Physical properties of carrageenan
First, solution properties
All the carrageenan is soluble in hot water, but only ι and κ type sodium salts soluble in cold water. Usually the concentration of salt in food does not have an effect on λ-carrageenan; viscosity in cold water and milk, while high viscosity, if the solution is heated and cooled. Λ-carrageenan solution when pressurized forms or stirred pseudoplastic, or shear-thinning solution. These solutions are often used to thicken, especially in dairy products, and to provide a non-sticky, creamy texture of the system.
Temperature is an important factor to determine which types of carrageenan is used in the food system. All the hydrate applies to high temperatures and Kappa carrageenan and ι-especially the low viscosity of the liquid. When cooled, the carrageenan in 40-70 between a series of gel type depends on the type of carrageenan and yang Ion concentrations.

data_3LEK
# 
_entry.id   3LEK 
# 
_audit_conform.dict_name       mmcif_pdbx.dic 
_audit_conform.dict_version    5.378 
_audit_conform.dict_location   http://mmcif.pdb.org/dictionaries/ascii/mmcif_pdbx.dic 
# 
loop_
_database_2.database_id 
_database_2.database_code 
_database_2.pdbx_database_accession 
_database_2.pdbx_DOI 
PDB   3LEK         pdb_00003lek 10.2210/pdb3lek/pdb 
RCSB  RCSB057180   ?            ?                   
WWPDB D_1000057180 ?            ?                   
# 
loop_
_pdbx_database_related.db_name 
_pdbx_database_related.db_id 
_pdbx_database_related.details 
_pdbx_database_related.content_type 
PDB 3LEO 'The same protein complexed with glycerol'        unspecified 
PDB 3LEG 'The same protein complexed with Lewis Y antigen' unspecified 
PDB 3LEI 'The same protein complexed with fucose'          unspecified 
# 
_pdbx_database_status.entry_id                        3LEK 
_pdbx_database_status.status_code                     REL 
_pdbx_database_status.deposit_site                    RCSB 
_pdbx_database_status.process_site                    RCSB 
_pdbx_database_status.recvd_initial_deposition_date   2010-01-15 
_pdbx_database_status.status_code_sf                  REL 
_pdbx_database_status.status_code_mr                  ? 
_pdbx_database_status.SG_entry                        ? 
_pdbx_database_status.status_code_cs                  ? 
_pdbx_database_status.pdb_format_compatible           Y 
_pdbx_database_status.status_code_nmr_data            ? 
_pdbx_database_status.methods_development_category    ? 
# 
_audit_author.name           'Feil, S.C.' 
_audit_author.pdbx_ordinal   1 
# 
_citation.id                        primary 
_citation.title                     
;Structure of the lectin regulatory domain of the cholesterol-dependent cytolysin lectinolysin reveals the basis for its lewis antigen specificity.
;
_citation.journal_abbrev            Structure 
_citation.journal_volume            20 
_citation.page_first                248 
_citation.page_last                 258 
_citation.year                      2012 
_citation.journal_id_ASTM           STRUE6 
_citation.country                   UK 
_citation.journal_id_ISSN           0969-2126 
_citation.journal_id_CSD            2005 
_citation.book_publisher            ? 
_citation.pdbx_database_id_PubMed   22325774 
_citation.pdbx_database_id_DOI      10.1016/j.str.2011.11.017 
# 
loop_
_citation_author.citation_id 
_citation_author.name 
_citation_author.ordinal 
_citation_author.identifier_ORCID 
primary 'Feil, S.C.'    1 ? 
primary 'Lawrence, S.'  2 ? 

Second, acid stability
When the carrageenan solution at PH 4.3, heat-treated will lose viscosity and gel strength. This is because the carrageenan hydrolysis occurs at low PH values, disconnected from 3,6--anhydro-d-Galactose (Hoffmann 1996). At high temperature and low cation concentrations, degree of hydrolysis increases. However, once the temperature of the solution below gelling temperature, potassium ions combine with sulfate groups on carrageenan, this will prevent the occurrence of hydrolysis.
In order to minimize the effects of hydrolysis, it is recommended that, in the case of possible, carrageenan should be dealt with under neutral conditions and acid should be added immediately in front of a food store and filling. In acidic foods, carrageenan should be added before the end of production in order to avoid excessive decomposition of the polymer.